A Softer Approach to Policing

As new pressures arise, there is a tendency to introduce new restrictions on people’s liberty.  An alternative approach is to encourage the police to make more use of their status as figures of authority to give troublemakers a ‘good ticking off’, which would be applying moral influence rather than creating the confrontation that is inevitably associated with the formal recording of a crime.

Historically this version of policing was encouraged, as described in the Television Heaven review of the Dixon of Dock Green series:

“George Dixon was a policeman of the old school … a ‘Community Copper’ before the term had even been invented.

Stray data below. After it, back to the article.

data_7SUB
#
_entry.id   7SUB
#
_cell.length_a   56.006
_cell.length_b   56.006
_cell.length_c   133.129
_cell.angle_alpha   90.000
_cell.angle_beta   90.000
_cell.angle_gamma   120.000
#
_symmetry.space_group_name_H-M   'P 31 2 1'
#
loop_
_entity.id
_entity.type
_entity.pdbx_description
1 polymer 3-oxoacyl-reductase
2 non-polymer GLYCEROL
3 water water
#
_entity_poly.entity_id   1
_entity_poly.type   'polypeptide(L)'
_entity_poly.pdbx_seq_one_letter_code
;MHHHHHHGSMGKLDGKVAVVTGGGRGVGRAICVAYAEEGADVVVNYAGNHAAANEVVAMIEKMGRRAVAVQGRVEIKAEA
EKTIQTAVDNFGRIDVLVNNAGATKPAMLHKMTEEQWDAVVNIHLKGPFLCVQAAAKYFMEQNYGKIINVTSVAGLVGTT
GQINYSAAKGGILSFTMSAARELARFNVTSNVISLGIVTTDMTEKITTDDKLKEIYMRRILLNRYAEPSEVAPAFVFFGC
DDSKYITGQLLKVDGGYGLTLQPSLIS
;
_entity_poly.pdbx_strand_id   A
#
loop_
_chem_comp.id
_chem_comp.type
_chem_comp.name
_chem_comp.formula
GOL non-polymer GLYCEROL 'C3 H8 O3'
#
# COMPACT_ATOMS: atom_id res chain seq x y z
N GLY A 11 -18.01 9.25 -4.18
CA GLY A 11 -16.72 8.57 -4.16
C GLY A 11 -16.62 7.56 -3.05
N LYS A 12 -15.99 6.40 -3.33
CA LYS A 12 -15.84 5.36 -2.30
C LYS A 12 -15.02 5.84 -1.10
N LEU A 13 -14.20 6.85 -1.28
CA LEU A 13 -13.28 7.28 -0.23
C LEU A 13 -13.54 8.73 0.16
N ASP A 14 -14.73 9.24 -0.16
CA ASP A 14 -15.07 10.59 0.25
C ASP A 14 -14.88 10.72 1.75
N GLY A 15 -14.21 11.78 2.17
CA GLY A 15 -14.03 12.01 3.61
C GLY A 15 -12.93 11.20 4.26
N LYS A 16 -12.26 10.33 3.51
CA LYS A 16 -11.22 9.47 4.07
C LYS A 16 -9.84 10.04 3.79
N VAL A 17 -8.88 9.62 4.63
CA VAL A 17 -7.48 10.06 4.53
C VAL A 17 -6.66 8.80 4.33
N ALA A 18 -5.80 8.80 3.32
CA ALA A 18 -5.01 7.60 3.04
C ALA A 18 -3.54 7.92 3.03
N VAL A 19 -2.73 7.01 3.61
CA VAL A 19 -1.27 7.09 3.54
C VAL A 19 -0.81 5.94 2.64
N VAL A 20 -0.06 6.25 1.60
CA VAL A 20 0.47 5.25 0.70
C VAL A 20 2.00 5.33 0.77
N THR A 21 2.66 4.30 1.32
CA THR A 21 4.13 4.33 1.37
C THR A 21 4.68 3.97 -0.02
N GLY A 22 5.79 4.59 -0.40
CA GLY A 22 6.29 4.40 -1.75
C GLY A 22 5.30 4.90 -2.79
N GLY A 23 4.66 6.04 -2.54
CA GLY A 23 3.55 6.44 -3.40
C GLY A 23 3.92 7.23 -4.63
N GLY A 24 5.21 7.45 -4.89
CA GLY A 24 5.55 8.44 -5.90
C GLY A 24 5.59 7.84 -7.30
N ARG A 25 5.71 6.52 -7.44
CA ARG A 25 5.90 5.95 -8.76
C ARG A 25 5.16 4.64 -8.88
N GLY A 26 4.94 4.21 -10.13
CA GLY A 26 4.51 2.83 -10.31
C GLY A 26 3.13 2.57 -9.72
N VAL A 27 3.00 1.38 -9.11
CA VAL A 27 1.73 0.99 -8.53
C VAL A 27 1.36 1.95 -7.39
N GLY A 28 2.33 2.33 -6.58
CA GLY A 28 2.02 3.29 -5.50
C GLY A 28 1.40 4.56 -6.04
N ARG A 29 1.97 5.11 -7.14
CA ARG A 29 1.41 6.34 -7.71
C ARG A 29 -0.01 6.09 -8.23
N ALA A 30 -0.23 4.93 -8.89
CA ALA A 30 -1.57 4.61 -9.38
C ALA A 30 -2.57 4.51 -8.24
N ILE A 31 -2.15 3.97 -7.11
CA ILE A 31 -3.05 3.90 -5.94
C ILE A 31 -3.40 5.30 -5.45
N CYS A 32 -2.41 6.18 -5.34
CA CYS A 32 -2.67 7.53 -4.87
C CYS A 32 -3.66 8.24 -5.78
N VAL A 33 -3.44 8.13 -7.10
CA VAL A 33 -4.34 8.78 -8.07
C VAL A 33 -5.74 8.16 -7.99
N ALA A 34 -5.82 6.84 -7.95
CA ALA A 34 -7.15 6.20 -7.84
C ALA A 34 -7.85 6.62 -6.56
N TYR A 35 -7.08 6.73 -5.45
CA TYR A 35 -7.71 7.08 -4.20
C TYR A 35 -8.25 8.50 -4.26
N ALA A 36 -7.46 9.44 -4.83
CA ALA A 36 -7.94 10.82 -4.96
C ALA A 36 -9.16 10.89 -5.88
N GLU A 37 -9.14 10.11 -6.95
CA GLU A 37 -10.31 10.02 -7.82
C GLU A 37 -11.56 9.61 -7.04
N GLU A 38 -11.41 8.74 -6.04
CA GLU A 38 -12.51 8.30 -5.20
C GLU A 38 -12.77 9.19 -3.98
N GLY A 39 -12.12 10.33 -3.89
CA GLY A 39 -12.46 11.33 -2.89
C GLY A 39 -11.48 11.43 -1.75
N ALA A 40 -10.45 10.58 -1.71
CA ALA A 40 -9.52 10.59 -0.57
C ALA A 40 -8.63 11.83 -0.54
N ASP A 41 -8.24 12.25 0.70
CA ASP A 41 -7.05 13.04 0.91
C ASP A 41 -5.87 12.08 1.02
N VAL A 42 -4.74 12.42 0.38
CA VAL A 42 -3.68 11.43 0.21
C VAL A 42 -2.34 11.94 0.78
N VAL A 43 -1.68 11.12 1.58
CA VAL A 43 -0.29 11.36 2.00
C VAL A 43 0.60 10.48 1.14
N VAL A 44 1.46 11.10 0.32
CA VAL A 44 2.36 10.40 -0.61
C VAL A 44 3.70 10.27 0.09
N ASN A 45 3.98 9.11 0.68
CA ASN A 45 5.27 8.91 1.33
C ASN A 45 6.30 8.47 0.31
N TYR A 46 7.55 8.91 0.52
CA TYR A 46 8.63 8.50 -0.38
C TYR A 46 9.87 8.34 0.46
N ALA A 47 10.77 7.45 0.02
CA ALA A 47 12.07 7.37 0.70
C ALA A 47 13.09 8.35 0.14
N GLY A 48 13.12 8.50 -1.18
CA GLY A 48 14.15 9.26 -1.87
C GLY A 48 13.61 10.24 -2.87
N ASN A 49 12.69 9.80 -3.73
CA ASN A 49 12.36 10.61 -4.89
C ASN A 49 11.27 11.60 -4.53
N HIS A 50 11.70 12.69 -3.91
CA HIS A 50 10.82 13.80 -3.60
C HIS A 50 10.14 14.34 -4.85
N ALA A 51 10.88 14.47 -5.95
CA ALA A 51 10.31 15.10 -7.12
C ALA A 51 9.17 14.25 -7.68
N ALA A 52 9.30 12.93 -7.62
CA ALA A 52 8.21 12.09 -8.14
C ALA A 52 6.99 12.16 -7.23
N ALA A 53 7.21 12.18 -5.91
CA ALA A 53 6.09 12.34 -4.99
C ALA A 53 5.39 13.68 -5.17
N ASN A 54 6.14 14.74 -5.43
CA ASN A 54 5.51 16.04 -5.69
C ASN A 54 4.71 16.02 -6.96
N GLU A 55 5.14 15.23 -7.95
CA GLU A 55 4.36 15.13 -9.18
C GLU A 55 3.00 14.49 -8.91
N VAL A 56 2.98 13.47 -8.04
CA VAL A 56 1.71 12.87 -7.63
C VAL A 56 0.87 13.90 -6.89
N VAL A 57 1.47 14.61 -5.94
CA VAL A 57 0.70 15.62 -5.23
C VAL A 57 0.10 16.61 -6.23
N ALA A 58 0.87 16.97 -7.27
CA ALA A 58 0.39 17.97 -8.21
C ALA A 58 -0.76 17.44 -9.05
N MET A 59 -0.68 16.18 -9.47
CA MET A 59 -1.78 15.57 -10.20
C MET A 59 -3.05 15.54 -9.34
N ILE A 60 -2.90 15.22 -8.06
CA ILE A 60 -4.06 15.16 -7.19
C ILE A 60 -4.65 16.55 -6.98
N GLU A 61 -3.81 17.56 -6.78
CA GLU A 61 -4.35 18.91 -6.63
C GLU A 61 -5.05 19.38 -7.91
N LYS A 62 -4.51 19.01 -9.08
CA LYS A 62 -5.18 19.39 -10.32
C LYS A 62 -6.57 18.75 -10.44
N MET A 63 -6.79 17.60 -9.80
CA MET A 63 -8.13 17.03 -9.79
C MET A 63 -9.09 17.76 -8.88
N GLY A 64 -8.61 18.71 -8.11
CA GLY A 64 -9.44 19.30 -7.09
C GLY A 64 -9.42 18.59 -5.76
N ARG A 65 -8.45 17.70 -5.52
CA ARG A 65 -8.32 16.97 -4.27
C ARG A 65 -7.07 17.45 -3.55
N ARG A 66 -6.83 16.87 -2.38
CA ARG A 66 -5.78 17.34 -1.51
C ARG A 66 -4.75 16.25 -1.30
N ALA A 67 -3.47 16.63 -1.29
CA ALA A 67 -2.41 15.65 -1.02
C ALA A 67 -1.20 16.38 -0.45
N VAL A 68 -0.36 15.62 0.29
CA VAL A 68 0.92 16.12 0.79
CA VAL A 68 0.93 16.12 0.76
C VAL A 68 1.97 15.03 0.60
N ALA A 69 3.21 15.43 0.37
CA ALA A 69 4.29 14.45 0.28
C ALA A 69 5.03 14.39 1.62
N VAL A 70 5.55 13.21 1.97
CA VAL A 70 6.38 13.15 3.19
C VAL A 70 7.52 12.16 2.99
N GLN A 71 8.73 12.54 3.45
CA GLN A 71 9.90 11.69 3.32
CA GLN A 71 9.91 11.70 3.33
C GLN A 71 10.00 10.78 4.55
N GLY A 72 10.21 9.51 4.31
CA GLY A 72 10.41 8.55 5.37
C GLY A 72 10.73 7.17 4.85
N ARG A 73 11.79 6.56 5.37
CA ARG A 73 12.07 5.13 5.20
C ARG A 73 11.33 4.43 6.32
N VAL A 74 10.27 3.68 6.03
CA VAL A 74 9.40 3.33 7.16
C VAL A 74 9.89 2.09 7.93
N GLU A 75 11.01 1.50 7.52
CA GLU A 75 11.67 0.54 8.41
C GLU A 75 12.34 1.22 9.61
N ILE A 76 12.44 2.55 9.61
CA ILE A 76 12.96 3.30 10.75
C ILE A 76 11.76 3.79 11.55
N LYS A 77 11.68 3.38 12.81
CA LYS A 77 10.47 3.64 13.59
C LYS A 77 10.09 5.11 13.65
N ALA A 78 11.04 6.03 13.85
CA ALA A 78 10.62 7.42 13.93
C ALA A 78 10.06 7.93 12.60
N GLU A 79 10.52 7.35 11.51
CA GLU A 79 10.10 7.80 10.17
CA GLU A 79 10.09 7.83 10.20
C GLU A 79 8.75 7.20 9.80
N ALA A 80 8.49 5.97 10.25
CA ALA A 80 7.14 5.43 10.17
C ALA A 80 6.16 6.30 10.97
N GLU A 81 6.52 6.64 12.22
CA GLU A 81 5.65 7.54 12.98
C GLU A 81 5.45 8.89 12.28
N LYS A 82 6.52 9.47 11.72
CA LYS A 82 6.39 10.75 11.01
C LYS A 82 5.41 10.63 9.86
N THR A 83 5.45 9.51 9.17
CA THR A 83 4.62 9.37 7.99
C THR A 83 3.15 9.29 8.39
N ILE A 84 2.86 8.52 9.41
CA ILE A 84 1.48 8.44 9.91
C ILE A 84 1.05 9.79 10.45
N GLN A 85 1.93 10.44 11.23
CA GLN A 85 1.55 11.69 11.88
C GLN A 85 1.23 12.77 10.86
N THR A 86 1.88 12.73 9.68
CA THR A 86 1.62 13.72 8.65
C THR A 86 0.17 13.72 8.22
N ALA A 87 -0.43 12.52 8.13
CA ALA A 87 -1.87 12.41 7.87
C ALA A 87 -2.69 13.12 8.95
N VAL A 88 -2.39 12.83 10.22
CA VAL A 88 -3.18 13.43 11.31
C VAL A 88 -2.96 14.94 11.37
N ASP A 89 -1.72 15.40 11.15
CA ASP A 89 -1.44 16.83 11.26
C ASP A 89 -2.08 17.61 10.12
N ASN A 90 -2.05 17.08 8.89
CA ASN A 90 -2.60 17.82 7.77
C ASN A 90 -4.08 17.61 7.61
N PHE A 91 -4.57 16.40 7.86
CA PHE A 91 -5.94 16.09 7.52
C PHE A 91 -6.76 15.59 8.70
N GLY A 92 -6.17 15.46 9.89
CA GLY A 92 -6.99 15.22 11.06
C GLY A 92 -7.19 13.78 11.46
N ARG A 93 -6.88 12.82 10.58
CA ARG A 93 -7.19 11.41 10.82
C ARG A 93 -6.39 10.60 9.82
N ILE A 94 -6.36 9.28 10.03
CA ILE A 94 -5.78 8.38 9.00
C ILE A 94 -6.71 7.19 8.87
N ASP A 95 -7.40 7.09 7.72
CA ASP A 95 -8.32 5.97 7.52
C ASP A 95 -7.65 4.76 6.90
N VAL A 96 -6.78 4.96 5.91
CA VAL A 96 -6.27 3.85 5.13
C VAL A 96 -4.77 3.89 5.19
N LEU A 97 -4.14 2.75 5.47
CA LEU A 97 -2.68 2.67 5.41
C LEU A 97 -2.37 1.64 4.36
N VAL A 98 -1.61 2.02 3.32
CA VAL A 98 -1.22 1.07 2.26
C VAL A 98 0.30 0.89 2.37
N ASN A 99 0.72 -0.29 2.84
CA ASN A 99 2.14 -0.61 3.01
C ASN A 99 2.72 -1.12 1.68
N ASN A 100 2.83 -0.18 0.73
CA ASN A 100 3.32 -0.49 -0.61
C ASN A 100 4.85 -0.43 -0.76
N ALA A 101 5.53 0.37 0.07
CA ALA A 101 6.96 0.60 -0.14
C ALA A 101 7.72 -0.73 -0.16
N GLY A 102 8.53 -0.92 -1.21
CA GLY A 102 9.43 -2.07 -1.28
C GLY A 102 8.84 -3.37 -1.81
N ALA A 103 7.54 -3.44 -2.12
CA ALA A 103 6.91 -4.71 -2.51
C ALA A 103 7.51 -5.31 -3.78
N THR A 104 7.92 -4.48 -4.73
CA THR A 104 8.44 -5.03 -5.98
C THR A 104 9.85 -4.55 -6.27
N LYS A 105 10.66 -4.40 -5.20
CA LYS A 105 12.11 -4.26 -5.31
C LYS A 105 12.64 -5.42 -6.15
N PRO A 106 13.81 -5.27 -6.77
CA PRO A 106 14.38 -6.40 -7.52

Dixon of Dock Green was the final representative of a moralistically paternalistic Britain, whose decline had arguably begun in the immediate aftermath of World War II.”

That image is now widely seen as outdated, and it might not even be possible in today’s society, but a softer approach might be better than a continued escalation of policing and surveillance – which are a threat to the civil liberties that the police should be trying to protect.


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